The red-lined bulletin popped up on my work monitor.
Another active shooter in our midst. Horrifying.
My eyes went to sketchy The Washington Post details. I refuse to let these occurrences escape my attention no matter their increasing frequency. How very horrifying.
Shots fired at newspaper in Annapolis, Md.
They all hurt, yes. Every time somebody grabs a gun and pulls that trigger in a crowd, we all should scream bloody murder in reaction.
This one, for me …
Back in the early 1980s, I dated a woman who worked for that Annapolis newspaper. We’d been classmates at the University of Maryland, worked together at the campus daily, decided to take the friendship further a few years after graduation.
She’s returned from working at a paper in Pennsylvania to an editor’s position in the features department at the daily in the capital city of Maryland. Great job. She was thrilled. I was sports editor for a small daily in suburban Maryland, just outside of Washington, D.C., some 35 miles or so from Annapolis. We’d drive back and forth. I met her colleagues from that paper, got to know Annapolis some, read those pages with interest. The paper and the city held a spot in my heart, even after I moved to Syracuse and its big daily and she moved to Seattle and its even bigger daily.
So more than 35 years later, this active shooter news hurts so specifically.
Then, later in the night comes a call from another news business friend, David Elfin, who lives down there. He drops a name we have in common, John McNamara, a man who followed shortly after my years at the U of Maryland and then at that suburban Maryland newspaper, too.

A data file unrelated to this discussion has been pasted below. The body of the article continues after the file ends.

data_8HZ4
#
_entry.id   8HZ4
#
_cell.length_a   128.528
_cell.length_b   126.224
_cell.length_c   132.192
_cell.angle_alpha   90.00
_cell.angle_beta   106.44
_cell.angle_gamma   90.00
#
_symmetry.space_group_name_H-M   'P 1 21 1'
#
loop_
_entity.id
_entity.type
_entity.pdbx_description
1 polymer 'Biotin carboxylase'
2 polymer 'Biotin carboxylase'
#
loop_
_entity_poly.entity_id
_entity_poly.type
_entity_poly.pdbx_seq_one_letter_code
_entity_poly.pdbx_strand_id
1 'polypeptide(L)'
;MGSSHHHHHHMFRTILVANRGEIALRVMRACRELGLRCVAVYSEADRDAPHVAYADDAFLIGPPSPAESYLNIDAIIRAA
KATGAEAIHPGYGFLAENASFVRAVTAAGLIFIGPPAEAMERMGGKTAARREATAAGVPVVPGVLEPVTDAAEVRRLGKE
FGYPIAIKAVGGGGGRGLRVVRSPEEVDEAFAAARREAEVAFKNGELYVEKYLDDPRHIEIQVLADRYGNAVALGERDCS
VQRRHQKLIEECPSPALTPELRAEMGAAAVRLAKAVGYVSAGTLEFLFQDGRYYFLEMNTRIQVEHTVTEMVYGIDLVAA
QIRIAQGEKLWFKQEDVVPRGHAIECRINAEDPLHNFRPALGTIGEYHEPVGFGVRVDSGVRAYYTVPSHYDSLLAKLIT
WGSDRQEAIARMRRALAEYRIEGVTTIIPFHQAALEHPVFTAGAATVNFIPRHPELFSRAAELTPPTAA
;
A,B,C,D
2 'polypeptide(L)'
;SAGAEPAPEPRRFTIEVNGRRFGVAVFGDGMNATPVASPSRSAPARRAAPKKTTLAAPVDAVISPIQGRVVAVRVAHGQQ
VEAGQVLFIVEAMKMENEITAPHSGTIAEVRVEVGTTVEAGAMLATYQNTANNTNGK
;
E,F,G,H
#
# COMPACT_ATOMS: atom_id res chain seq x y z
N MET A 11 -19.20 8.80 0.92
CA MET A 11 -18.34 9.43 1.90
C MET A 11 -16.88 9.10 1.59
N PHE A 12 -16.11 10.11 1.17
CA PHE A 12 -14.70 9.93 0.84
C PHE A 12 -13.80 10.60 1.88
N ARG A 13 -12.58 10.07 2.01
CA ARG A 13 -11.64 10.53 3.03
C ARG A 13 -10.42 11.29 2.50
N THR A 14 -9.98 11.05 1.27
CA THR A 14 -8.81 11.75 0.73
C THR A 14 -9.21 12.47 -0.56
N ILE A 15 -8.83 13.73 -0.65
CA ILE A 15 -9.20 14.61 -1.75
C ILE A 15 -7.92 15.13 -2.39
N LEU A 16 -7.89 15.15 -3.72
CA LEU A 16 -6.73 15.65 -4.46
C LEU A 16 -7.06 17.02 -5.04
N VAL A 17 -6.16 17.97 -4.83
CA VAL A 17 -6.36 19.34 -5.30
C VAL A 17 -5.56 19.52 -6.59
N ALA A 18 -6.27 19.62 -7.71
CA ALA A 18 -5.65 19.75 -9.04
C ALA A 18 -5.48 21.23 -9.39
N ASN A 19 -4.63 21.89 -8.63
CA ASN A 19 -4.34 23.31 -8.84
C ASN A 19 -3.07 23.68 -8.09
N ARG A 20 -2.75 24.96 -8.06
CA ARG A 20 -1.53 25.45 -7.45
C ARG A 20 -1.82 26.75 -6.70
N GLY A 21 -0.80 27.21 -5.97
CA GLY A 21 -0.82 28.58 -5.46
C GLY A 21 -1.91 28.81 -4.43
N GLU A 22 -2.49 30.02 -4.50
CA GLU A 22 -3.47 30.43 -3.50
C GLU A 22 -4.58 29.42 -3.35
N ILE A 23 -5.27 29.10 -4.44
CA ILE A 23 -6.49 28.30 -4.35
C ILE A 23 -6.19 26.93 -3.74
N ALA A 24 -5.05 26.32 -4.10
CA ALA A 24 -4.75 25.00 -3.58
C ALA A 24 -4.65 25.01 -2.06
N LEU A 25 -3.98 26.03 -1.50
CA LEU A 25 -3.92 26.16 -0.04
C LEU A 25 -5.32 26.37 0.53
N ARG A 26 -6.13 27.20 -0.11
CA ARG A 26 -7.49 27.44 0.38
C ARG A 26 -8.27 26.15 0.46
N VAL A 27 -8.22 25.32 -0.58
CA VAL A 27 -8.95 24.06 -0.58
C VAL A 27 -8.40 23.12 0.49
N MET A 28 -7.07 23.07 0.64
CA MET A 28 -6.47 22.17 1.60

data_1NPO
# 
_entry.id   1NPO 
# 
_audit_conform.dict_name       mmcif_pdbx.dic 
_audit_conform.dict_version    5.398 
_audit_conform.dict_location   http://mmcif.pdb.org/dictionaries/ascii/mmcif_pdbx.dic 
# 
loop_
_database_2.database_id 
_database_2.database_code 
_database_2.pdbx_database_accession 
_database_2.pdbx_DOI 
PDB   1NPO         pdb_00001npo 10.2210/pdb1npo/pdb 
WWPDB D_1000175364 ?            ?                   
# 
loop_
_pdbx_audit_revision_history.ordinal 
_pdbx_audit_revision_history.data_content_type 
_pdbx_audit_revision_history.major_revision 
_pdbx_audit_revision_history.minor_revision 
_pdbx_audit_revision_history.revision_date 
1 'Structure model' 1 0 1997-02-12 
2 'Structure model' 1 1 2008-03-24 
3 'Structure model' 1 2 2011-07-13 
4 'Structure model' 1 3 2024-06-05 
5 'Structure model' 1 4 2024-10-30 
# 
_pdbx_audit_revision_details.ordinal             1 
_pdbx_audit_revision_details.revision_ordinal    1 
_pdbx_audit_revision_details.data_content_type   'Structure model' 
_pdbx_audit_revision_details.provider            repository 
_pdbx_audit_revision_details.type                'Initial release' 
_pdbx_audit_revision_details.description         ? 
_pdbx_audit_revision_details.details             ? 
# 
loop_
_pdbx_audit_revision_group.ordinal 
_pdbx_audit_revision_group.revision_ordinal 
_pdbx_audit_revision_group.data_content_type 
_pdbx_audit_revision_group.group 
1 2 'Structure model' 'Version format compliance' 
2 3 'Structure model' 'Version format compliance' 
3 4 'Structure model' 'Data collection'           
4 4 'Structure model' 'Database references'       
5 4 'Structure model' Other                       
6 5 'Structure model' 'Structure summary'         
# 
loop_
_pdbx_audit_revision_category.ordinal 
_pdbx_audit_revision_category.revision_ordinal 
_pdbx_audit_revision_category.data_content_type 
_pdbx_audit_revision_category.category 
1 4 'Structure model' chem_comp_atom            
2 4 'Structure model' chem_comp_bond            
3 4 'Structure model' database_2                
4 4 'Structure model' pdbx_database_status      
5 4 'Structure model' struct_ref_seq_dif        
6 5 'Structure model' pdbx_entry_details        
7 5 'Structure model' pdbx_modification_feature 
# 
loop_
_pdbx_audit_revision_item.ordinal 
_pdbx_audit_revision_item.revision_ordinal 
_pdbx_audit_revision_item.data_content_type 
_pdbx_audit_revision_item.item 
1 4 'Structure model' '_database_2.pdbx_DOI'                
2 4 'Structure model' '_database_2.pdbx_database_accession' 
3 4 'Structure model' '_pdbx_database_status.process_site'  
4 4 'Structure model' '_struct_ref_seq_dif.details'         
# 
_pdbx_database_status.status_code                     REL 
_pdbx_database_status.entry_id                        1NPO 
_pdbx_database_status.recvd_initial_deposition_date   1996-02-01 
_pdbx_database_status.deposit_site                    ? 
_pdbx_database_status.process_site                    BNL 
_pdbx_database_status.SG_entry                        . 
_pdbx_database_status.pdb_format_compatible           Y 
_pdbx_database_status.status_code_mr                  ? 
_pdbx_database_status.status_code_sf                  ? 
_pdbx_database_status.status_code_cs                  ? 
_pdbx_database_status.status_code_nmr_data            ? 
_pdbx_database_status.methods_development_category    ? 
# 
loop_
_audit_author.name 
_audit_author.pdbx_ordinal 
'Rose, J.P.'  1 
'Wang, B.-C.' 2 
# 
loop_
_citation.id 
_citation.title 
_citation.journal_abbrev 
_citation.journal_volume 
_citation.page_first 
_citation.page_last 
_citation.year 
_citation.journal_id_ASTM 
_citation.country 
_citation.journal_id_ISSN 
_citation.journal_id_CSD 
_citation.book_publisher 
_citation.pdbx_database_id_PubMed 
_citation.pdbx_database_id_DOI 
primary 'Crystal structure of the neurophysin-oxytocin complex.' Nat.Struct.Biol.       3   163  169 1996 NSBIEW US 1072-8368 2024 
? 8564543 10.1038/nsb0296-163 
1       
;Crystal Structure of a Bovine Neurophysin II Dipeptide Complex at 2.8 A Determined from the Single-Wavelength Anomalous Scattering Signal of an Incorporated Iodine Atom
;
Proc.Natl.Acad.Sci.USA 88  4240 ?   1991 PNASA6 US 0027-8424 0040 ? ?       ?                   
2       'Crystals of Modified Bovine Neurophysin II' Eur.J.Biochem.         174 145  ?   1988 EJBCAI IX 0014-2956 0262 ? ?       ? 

I hadn’t realized that nice, kind man had worked at the Annapolis paper. Notice my use of the past tense. Damn. David tells me that his grapevine has revealed that our common friend was one of those killed by the senseless violence. Damn! Not him! Not mild-mannered, hard-working John McNamara.
Here’s how a Baltimore Sun reporter so touchingly personalizes John’s touch on his craft and the life he chose.
Later, on the news, came another name from my past as they listed the victims. I’d worked with Gerald Fischman during my years on the U of Maryland’s daily. He was a cherished copy editor who hardly said a word in the newsroom, but was known for his world of knowledge about, well, everything for just about every story.
Here’s what a Sun reporter related about Gerald’s interesting eye on life.
This makes me so sad.
This latest active shooter would rake my insides about any newsroom, really, what with what I did to make my living for most of my life. Add the way the POTUS sends out so many hateful messages with such an aggressive stance against the mainstream media and my mood goes further south. No specifics have come out yet. The suspect taken into custody for this newsroom shooting wouldn’t talk. Later news outlets reported that he held a grudge against the Annapolis paper for several years. But still I think that if somebody unbalanced hears and believes enough attacks on the free press …
To me, a newsroom is a place where independent thinkers are not only welcomed, but encouraged. Hell, they’re necessary to the process of spreading news and ideas to readers, equally and fairly.
Yes, this makes me so mad.
At my job at the library, the director recently invited two Village of Liverpool police officers to our monthly staff meeting, where they conducted their Civilian Response to Active Shooter Events training session for all of us staffers. You bet I paid great attention. You never know where terror will show up. This makes me sad and mad. And as prepared as one can be against such horrors.
The moment you hear something’s not right, form a plan that will get you out of the building and as far away from that noise as possible. If you can’t get out without crossing paths with a shooter, use whatever you find in that room to make entrance into that room difficult. If the shooter gets into the room, band together and fight back with everything you’ve got.
Even that knowledge only goes as far as your luck holds out if the wrong person walks into your life.